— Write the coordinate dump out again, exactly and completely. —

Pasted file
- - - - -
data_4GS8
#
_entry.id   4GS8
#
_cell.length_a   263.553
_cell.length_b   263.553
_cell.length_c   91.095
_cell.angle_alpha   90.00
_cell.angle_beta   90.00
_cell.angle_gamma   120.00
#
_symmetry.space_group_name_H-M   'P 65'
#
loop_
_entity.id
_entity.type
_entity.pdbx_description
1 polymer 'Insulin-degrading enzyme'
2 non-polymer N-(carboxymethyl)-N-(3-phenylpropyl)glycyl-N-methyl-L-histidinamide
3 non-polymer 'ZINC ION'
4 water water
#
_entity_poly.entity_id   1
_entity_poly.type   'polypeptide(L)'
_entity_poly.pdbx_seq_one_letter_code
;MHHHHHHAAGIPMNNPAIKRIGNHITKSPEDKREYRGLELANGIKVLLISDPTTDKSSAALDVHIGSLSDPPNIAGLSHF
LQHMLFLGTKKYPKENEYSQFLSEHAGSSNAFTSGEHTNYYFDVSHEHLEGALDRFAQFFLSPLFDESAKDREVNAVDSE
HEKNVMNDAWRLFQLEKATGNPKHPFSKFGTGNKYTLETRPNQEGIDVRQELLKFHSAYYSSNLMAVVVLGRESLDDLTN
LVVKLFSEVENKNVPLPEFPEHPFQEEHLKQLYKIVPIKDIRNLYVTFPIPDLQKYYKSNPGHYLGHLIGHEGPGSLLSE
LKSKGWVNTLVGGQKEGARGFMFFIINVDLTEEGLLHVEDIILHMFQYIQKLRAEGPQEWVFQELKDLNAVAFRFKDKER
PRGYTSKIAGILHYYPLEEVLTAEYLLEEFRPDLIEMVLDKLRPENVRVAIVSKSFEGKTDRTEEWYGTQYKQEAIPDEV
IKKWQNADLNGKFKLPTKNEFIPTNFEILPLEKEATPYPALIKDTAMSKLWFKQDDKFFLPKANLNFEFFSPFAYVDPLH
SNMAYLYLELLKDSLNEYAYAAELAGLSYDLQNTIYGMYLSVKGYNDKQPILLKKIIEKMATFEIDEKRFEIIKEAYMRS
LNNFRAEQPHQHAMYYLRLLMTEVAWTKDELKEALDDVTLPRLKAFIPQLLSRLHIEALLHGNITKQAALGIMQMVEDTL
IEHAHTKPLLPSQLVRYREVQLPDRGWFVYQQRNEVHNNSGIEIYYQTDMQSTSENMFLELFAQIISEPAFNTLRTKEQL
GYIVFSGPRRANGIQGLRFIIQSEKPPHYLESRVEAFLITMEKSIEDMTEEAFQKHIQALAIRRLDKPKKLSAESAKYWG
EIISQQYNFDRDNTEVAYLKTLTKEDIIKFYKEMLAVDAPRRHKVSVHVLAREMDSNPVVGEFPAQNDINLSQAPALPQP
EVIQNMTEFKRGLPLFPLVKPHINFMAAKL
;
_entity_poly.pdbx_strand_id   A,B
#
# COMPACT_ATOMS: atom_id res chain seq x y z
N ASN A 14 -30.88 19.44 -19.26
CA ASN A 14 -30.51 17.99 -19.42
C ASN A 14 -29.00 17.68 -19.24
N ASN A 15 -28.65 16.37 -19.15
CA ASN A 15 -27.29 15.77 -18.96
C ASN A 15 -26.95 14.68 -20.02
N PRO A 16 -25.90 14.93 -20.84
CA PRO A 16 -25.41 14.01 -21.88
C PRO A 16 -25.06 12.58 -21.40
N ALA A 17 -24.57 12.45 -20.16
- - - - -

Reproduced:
data_4GS8
#
_entry.id   4GS8
#
_cell.length_a   263.553
_cell.length_b   263.553
_cell.length_c   91.095
_cell.angle_alpha   90.00
_cell.angle_beta   90.00
_cell.angle_gamma   120.00
#
_symmetry.space_group_name_H-M   'P 65'
#
loop_
_entity.id
_entity.type
_entity.pdbx_description
1 polymer 'Insulin-degrading enzyme'
2 non-polymer N-(carboxymethyl)-N-(3-phenylpropyl)glycyl-N-methyl-L-histidinamide
3 non-polymer 'ZINC ION'
4 water water
#
_entity_poly.entity_id   1
_entity_poly.type   'polypeptide(L)'
_entity_poly.pdbx_seq_one_letter_code
;MHHHHHHAAGIPMNNPAIKRIGNHITKSPEDKREYRGLELANGIKVLLISDPTTDKSSAALDVHIGSLSDPPNIAGLSHF
LQHMLFLGTKKYPKENEYSQFLSEHAGSSNAFTSGEHTNYYFDVSHEHLEGALDRFAQFFLSPLFDESAKDREVNAVDSE
HEKNVMNDAWRLFQLEKATGNPKHPFSKFGTGNKYTLETRPNQEGIDVRQELLKFHSAYYSSNLMAVVVLGRESLDDLTN
LVVKLFSEVENKNVPLPEFPEHPFQEEHLKQLYKIVPIKDIRNLYVTFPIPDLQKYYKSNPGHYLGHLIGHEGPGSLLSE
LKSKGWVNTLVGGQKEGARGFMFFIINVDLTEEGLLHVEDIILHMFQYIQKLRAEGPQEWVFQELKDLNAVAFRFKDKER
PRGYTSKIAGILHYYPLEEVLTAEYLLEEFRPDLIEMVLDKLRPENVRVAIVSKSFEGKTDRTEEWYGTQYKQEAIPDEV
IKKWQNADLNGKFKLPTKNEFIPTNFEILPLEKEATPYPALIKDTAMSKLWFKQDDKFFLPKANLNFEFFSPFAYVDPLH
SNMAYLYLELLKDSLNEYAYAAELAGLSYDLQNTIYGMYLSVKGYNDKQPILLKKIIEKMATFEIDEKRFEIIKEAYMRS
LNNFRAEQPHQHAMYYLRLLMTEVAWTKDELKEALDDVTLPRLKAFIPQLLSRLHIEALLHGNITKQAALGIMQMVEDTL
IEHAHTKPLLPSQLVRYREVQLPDRGWFVYQQRNEVHNNSGIEIYYQTDMQSTSENMFLELFAQIISEPAFNTLRTKEQL
GYIVFSGPRRANGIQGLRFIIQSEKPPHYLESRVEAFLITMEKSIEDMTEEAFQKHIQALAIRRLDKPKKLSAESAKYWG
EIISQQYNFDRDNTEVAYLKTLTKEDIIKFYKEMLAVDAPRRHKVSVHVLAREMDSNPVVGEFPAQNDINLSQAPALPQP
EVIQNMTEFKRGLPLFPLVKPHINFMAAKL
;
_entity_poly.pdbx_strand_id   A,B
#
# COMPACT_ATOMS: atom_id res chain seq x y z
N ASN A 14 -30.88 19.44 -19.26
CA ASN A 14 -30.51 17.99 -19.42
C ASN A 14 -29.00 17.68 -19.24
N ASN A 15 -28.65 16.37 -19.15
CA ASN A 15 -27.29 15.77 -18.96
C ASN A 15 -26.95 14.68 -20.02
N PRO A 16 -25.90 14.93 -20.84
CA PRO A 16 -25.41 14.01 -21.88
C PRO A 16 -25.06 12.58 -21.40
N ALA A 17 -24.57 12.45 -20.16